Nigerians sue Shell in London over Delta pollution
By Estelle Shirbon
LONDON (Reuters) - A group of 11,000 Nigerians launched a suit against Royal Dutch Shell at the London High Court on Friday, seeking tens of millions of dollars in compensation for two oil spills in 2008 that they say destroyed their livelihoods.
The case will be closely watched by the industry for precedents that could have an impact on other big claims against Western oil companies accused of polluting poor countries, including Chevron's protracted dispute with Ecuador.
SPDC, a Shell-run joint venture between Nigeria's state oil firm, Shell, EPNL and Agip, has admitted responsibility for two spills that devastated the Bodo fishing communities in the restive Niger Delta, where a maze of pipelines criss-cross mangrove swamps and creeks.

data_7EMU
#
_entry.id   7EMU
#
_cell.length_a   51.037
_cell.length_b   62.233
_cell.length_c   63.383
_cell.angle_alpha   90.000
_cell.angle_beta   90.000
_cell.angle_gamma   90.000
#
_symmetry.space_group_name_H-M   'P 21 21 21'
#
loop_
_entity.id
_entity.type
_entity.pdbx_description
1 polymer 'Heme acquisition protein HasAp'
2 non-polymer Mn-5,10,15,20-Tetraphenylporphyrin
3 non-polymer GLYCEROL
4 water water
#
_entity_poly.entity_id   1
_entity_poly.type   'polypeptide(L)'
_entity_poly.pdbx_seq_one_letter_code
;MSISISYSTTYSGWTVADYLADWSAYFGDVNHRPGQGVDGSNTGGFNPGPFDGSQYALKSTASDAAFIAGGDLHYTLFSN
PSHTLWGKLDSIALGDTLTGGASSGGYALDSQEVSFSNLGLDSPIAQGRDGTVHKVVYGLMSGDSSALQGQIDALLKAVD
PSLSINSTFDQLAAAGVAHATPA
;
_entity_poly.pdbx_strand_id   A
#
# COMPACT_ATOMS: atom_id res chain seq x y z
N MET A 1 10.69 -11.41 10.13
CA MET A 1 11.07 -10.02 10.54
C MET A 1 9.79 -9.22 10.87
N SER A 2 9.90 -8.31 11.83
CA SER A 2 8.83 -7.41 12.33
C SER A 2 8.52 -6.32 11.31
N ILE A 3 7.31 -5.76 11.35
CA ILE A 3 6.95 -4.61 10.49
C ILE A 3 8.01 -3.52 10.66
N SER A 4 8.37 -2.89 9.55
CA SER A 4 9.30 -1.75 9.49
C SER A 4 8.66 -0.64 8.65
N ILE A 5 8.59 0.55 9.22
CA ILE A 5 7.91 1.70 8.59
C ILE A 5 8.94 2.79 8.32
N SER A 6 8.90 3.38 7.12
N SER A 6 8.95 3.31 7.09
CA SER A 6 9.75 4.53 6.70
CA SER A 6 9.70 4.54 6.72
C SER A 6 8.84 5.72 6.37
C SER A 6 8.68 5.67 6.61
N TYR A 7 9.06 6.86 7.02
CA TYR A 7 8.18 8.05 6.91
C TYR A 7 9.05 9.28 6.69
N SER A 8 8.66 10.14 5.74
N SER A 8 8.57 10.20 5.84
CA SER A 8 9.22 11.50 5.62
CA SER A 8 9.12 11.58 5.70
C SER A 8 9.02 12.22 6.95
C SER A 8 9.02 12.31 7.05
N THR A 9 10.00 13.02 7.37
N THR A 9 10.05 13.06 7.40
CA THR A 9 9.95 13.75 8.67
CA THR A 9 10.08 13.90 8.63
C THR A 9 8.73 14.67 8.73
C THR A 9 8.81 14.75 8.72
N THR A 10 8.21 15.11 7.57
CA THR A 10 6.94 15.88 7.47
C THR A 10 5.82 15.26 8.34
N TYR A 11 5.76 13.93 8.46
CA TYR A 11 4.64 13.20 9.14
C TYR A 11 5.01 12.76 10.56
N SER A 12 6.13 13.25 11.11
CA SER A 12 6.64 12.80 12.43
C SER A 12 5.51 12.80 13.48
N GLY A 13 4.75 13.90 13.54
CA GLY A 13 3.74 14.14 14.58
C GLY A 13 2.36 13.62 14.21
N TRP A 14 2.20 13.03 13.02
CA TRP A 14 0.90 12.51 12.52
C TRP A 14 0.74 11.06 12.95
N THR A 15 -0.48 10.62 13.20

But Shell and the London lawyers representing the claimants disagree about how much oil was spilt and how much compensation they should get. Talks to resolve it broke down last week.
"They made an offer and the community quite rightly said this is ridiculously low," said Martyn Day, of the London law firm Leigh Day & Co, who is leading legal proceedings. He said his hope was to resume negotiations with Shell at some point.
Day declined to say how much Shell had offered. He said his clients would be claiming "many millions of dollars" through the High Court, but there was no precise figure because there were 11,000 claimants so far but more might join the action later.
Shell says 4,000 barrels of oil in total were spilt in Bodo in 2008 as a result of operational failures and a clean-up was completed in 2009. It says that since then, more oil has been spilt due to sabotage and oil theft, known as "bunkering".